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The forty years in which King David ruled over Israel were prosperous years. Despite his faults, David was such a wonderful and successful monarch that he served as a type or Old Testament picture of Christ on His throne today. His path to the throne was not easy, however. It was a humble and frustrating beginning for David because there were those who were working against him and did not want to see him rule over Israel. They had other plans.
Part of that story is found in 1 Samuel chapter 2. Samuel long before came to the house of Jesse when David was a youth and anointed him as the next king after the death of Saul. Saul died in battle and David heard about it and enquired of the Lord as to what he needed to do. God sent him to Hebron where he was made king over Judah. But beginning in verse 8, the record says: “But Abner the son of Ner, commander of Saul’s army, took Ishbosheth the son of Saul and brought him over to Mahanaim;  and he made him king over Gilead, over the Ashurites, over Jezreel, over Ephraim, over Benjamin, and over all Israel.  Ishbosheth, Saul’s son, was forty years old when he began to reign over Israel, and he reigned two years. Only the house of Judah followed David.  And the time that David was king in Hebron over the house of Judah was seven years and six months.”
It took that long seven and a half years for God’s appointment to be honored and for David to be recognized as king over all the tribes of Israel as God intended. When that time finally came, the fortunes of Israel changed, and a new and glorious chapter began to be written in the history of God’s people. Things always turn out better when God’s will and God’s way are respected and followed. The story suggests an idea that should make every Christian stop and think, and I want to talk about that today.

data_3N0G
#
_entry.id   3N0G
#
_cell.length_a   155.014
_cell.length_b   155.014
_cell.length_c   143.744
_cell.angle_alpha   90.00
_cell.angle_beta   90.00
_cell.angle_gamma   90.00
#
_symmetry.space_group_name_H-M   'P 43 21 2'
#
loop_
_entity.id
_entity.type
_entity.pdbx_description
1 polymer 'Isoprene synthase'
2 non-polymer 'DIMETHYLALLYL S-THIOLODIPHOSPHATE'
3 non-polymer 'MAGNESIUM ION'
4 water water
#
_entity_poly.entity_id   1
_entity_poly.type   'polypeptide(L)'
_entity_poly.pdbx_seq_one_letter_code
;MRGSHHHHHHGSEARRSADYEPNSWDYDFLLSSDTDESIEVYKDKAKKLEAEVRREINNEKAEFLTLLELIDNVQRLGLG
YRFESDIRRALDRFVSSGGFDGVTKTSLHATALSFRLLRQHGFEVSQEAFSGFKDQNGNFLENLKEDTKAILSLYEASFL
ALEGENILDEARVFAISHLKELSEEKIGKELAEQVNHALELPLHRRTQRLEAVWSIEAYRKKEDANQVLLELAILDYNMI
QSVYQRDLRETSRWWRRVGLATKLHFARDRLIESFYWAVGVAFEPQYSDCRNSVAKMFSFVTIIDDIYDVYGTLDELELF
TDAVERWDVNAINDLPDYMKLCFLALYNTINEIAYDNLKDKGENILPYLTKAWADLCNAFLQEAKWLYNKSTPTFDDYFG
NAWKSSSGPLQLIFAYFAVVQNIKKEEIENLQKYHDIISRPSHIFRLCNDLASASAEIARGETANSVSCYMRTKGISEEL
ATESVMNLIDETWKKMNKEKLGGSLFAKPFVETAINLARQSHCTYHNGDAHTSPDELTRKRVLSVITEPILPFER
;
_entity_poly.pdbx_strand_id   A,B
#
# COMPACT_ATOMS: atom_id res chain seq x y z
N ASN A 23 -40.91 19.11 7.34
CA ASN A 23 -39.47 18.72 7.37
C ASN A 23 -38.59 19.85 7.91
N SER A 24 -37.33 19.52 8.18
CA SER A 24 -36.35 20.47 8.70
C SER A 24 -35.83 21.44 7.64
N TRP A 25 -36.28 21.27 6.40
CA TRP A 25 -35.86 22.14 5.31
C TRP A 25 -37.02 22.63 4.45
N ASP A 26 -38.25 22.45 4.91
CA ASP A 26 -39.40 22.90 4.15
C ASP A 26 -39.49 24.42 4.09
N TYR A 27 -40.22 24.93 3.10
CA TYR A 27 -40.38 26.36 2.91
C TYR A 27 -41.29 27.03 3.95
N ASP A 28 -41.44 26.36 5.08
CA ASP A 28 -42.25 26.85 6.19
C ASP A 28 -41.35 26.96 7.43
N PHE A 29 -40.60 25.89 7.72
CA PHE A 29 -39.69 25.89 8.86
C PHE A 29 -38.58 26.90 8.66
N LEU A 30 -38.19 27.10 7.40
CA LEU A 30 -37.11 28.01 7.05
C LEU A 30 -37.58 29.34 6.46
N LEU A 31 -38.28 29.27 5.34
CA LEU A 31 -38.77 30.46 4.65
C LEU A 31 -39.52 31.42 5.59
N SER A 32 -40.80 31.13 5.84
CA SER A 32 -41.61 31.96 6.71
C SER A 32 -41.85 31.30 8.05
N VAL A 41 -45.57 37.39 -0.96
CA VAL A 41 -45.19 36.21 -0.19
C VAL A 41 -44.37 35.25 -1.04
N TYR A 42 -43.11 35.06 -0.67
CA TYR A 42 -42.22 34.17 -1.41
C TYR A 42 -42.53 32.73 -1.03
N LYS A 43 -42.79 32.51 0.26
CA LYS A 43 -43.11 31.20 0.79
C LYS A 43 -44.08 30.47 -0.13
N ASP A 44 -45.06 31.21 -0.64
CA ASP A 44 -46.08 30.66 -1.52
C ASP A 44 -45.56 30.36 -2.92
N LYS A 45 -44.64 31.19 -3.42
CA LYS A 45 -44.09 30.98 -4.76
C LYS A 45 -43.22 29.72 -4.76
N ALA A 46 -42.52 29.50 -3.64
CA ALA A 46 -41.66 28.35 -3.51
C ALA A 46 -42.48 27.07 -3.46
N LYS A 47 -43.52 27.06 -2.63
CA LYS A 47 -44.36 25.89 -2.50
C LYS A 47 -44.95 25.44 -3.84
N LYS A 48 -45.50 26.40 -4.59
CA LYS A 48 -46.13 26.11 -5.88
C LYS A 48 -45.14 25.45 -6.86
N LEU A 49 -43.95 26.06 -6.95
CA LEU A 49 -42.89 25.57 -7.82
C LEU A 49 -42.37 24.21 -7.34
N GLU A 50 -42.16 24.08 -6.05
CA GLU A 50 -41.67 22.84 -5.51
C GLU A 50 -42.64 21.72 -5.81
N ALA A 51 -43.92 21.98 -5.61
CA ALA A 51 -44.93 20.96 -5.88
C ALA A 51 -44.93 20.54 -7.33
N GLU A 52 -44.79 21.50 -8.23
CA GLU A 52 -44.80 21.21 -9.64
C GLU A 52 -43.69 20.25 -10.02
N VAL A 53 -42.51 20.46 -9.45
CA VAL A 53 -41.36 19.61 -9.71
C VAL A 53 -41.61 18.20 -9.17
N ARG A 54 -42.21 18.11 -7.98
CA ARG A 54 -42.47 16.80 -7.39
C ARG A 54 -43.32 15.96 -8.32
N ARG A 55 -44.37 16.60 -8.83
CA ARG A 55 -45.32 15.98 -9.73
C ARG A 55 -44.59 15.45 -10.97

The monarchy of Israel got off to a rough start. The people were not content with God’s system of rule, and they became envious of the pagan nations around them who all had kings. So, they cried out to God for a king, and He answered by giving them Saul. Saul ended up an abysmal failure. His prideful arrogance and stubborn spirit of rebellion got him in trouble with God and God promised to take the throne away from him and give it to David. The remainder of Saul’s reign was a downward spiral. He became insanely jealous of David and insecure in his own position and finally died an ignominious death, alone and rejected.
David was the rightful heir to Saul’s throne but Abner, had other ideas. Abner was Saul’s secretary of defense, and he could not bear the thought of the throne being removed from the household of his former master. So, whatever measures had to be taken, he would take them to make sure that the interloper from Bethlehem, the upstart David, the lucky rock-thrower, would not assume control over the entire nation. Abner would just as soon die as to allow that Johnny-come-lately to usurp the house of Saul. This meant that he would have to put up with Saul’s incompetent son Ishbosheth who had no business being king over anything. But Abner figured that he could convince the elders of the tribes to make Ishbosheth a puppet king and he could be the one behind the scenes pulling the strings and calling the shots. And so, upon the death of Saul, Abner put his plan into motion and had Ishbosheth installed as king. That wasn’t God’s plan though. The prophet Samuel had gone to house of Jesse years before when David was but a youth and had anointed HIM to be king. But this didn’t matter to Abner. He was determined to run the kingdom by proxy through Ishbosheth.